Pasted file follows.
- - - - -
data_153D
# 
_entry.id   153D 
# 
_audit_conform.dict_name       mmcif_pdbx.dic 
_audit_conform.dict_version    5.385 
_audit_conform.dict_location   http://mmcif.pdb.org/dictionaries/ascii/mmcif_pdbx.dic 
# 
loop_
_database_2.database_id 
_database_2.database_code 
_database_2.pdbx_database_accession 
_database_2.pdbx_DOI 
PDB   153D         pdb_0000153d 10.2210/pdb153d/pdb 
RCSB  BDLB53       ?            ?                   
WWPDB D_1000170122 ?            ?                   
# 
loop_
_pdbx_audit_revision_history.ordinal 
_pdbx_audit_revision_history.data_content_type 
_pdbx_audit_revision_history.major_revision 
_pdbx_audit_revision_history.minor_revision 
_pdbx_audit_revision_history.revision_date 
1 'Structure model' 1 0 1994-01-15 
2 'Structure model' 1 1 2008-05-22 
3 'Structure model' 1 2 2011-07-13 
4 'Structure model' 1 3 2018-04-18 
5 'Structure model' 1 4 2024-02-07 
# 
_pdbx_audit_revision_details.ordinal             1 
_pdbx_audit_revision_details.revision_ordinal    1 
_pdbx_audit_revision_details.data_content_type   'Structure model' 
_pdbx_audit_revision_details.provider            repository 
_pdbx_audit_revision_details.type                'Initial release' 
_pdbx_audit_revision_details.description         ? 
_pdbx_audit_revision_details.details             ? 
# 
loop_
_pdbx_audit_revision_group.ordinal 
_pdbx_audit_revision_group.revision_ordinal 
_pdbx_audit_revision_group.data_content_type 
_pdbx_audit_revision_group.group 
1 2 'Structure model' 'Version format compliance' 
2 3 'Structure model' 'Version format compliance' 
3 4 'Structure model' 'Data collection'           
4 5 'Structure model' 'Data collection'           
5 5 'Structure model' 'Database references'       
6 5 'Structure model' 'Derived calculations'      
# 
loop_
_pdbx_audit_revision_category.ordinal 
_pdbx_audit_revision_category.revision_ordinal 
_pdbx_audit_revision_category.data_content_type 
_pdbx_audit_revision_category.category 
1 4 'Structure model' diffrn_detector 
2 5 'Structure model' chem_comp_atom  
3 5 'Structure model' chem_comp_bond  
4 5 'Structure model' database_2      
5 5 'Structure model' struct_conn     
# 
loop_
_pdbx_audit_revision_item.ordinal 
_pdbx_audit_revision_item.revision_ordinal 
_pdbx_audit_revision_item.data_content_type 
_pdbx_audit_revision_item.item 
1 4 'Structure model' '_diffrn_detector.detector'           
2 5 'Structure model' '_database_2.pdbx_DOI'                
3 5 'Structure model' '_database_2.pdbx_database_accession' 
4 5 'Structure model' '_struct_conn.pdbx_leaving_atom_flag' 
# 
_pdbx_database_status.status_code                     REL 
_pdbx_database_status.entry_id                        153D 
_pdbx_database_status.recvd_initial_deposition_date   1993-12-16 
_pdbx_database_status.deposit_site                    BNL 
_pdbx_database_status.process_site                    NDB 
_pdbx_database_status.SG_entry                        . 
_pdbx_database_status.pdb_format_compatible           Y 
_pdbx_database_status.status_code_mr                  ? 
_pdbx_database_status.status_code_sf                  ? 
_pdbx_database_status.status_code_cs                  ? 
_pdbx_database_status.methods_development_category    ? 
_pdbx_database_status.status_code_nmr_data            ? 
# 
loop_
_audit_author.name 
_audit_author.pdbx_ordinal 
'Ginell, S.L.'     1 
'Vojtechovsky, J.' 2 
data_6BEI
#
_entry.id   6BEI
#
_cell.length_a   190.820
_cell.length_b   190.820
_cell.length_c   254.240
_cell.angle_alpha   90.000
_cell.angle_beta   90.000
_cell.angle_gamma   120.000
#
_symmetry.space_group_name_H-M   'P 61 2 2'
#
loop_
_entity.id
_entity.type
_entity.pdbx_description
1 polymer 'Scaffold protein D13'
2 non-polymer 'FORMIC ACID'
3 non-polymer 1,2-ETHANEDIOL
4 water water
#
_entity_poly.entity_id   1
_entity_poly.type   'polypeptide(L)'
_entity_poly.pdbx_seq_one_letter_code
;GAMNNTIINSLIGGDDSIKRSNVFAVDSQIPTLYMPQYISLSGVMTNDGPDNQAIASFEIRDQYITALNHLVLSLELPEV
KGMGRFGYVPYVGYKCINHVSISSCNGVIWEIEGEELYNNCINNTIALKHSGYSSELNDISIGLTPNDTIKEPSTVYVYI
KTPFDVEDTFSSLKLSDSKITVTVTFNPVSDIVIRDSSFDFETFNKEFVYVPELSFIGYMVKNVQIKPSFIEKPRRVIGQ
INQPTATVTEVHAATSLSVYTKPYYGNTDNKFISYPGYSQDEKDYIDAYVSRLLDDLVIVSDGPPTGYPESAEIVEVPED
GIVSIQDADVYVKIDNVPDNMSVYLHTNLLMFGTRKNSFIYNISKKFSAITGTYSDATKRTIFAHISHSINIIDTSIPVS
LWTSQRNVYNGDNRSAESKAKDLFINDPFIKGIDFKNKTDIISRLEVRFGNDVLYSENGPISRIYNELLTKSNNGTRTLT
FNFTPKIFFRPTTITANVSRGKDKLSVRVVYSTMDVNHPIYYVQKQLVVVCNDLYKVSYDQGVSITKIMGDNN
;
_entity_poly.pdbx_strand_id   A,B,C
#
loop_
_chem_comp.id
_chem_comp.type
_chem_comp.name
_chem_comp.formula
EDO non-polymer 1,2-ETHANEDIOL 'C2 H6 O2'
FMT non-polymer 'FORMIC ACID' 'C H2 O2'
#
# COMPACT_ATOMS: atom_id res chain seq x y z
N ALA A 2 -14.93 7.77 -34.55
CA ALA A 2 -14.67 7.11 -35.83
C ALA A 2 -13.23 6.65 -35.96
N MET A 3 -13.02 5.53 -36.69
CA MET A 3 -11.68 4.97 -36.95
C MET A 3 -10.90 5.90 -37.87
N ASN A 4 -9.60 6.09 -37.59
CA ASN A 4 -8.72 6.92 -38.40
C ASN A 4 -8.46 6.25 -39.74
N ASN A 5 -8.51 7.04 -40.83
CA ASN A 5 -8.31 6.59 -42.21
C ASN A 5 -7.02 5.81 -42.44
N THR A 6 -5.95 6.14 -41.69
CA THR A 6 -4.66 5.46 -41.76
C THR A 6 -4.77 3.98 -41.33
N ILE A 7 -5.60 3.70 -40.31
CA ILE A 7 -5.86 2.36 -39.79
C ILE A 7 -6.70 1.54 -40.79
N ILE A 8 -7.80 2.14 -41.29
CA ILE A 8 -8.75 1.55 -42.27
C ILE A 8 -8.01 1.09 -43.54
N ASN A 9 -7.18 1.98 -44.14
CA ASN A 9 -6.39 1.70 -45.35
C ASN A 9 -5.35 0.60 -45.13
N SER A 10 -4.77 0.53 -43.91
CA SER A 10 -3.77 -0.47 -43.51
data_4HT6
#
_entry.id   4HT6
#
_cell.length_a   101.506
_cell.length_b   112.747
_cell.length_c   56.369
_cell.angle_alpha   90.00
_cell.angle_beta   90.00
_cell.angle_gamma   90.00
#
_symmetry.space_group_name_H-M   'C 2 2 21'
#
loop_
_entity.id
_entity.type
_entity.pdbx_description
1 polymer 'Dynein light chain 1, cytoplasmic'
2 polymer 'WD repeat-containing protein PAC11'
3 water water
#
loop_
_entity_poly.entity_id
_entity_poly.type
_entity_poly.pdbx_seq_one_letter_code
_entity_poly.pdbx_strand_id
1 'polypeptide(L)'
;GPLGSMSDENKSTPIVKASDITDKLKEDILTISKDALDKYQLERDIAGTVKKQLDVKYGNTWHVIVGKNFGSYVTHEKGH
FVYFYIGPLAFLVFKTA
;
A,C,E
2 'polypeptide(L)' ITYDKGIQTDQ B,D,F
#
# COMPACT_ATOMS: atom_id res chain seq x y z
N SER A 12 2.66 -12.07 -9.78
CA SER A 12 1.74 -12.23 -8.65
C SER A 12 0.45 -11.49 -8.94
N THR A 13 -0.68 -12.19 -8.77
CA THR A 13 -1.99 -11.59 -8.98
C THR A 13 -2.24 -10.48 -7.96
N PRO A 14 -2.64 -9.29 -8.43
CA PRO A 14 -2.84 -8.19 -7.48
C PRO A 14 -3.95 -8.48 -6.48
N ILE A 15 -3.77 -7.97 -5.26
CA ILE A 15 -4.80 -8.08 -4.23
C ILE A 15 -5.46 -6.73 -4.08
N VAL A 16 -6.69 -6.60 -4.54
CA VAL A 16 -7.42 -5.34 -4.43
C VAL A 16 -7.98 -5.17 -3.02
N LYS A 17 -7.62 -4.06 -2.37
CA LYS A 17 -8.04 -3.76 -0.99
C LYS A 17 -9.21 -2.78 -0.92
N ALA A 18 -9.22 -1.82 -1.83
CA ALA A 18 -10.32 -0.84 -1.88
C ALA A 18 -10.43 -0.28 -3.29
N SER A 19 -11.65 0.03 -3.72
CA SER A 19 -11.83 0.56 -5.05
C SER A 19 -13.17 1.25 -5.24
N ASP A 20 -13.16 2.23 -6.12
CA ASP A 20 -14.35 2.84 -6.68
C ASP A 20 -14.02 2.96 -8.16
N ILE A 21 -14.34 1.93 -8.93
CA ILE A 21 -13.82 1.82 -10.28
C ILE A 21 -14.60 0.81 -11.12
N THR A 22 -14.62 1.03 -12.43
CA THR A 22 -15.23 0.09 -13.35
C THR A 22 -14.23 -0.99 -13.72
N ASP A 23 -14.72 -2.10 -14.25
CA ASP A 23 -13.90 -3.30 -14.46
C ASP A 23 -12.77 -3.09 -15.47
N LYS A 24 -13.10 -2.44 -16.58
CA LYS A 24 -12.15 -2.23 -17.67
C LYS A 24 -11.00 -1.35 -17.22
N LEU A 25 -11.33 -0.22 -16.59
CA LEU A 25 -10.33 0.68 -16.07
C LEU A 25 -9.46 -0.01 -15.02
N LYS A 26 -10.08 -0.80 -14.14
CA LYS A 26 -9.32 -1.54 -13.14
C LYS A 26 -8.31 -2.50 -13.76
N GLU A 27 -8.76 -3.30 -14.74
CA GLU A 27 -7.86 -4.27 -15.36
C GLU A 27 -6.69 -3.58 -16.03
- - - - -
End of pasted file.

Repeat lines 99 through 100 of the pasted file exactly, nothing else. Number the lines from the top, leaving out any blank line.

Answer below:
#
_symmetry.space_group_name_H-M   'P 61 2 2'